Censorship as a cure for child obesity
The news led me to tweet:
They should cut right to the chase and pass a law allowing Child Protective Services to take children from parents who can’t get them to eat their peas.
That might be an exaggeration, but by how much? While this law doesn’t actually prevent children from getting pop at a restaurant, it seems to set the stage for it. In 2010, for instance, San Francisco banned fast-food children’s meals if they included a free toy but didn’t meet certain nutritional standards. In their determination to protect children from obesity and from the permissiveness of their parents, I think it’s plausible that soon California will ban sales of sugary drinks to children, or make other dietary laws further restricting the liberties of children and their parents.
But aside from children’s diets, there’s another issue at play: government censorship. A menu is published information. No restaurant puts beer, wine, or liquor in the children’s menu, because children aren’t allowed by law to have alcoholic drinks. They’re still allowed to have pop, however. So what this law does is prohibit restaurants from providing factual information in certain locations of their own menus. This requirement may even be misleading if it persuades children or their parents that they’re not allowed to order pop.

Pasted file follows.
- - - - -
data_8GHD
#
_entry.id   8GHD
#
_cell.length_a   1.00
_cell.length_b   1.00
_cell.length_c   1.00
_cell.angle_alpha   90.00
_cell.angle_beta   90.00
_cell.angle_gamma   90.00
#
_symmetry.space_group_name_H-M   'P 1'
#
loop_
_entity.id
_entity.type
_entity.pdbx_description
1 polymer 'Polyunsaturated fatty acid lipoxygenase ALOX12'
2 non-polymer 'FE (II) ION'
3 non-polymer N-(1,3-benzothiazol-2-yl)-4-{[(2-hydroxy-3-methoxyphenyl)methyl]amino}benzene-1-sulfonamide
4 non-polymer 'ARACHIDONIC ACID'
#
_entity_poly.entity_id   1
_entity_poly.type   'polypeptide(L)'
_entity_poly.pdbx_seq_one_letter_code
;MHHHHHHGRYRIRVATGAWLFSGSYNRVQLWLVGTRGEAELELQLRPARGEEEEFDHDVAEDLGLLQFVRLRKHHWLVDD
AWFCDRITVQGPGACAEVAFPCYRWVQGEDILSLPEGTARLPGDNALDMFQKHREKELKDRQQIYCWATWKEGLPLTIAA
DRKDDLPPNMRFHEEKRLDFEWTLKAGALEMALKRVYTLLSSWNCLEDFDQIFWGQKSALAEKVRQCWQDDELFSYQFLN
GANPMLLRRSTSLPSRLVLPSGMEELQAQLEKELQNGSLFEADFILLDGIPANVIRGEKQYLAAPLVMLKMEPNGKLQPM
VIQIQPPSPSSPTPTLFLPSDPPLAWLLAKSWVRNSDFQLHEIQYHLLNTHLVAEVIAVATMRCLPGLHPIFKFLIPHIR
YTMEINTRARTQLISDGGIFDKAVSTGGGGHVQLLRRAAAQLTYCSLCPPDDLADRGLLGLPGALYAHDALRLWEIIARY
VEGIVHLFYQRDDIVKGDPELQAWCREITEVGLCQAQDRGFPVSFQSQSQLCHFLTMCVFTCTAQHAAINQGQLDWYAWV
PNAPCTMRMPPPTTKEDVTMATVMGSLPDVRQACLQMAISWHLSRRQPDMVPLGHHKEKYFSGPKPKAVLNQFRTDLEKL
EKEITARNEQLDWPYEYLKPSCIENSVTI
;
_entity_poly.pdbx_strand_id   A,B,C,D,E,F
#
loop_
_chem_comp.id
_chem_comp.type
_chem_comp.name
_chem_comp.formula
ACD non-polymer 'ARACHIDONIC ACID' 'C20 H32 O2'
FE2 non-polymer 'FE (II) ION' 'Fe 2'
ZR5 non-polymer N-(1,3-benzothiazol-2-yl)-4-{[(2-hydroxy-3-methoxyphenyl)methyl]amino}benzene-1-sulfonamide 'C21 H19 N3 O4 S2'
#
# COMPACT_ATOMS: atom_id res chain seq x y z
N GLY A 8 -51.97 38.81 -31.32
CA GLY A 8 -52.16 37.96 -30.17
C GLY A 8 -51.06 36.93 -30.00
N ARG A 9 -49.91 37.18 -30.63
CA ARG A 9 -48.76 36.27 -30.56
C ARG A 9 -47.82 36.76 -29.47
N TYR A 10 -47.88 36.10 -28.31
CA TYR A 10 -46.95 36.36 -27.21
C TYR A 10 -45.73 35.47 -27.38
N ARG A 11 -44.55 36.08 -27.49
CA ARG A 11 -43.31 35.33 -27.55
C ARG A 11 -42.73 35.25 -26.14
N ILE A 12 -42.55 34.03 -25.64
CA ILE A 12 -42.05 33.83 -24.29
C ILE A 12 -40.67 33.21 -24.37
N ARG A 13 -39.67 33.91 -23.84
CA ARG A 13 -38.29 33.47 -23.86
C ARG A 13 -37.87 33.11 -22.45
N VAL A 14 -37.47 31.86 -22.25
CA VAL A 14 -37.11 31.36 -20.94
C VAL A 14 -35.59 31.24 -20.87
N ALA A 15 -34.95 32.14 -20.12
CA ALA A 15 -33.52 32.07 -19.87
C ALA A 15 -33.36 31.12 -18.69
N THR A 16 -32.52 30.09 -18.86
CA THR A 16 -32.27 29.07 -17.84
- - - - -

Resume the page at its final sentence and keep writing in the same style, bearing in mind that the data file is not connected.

I wonder if it’s just coincidence that this law passed the same year Obamacare’s requirement to publish calorie counts went into effect. Large-chain restaurants are now compelled to provide the calories of each item on their menu.
What else does the government think it can do with a menu? Should it mandate the publishing of the federal government’s (dubious) federal dietary guidelines? Impose warnings of how unhealthy pop is?
Just like a newspaper or book, the government has no legitimate reason to regulate or censor a menu. But the California law and Obamacare calorie mandate attack freedom of the press by telling restaurants what they can’t publish, and what they must publish.
It’s as if satisfying customers isn’t good enough.
Well, it’s good enough for me.
Can you imagine being a police officer arresting a restaurant owner for menu violations? You wanted the job to catch rapists and murderers, and instead you confront an entrepreneur whose crime is believing a child would enjoy a root beer with the burger and fries? While the rapes and murders still go unsolved?
Human-made law are threats of violence: do this, don’t do that, or you’ll be punished. The armed police officer embodies that threat, and the threat is itself violent.
In your heart of hearts, do you think violence and censorship is part of the solution to child obesity? Or any social problem?
Would you want to be the cop making that arrest?
I just don’t see how anyone would.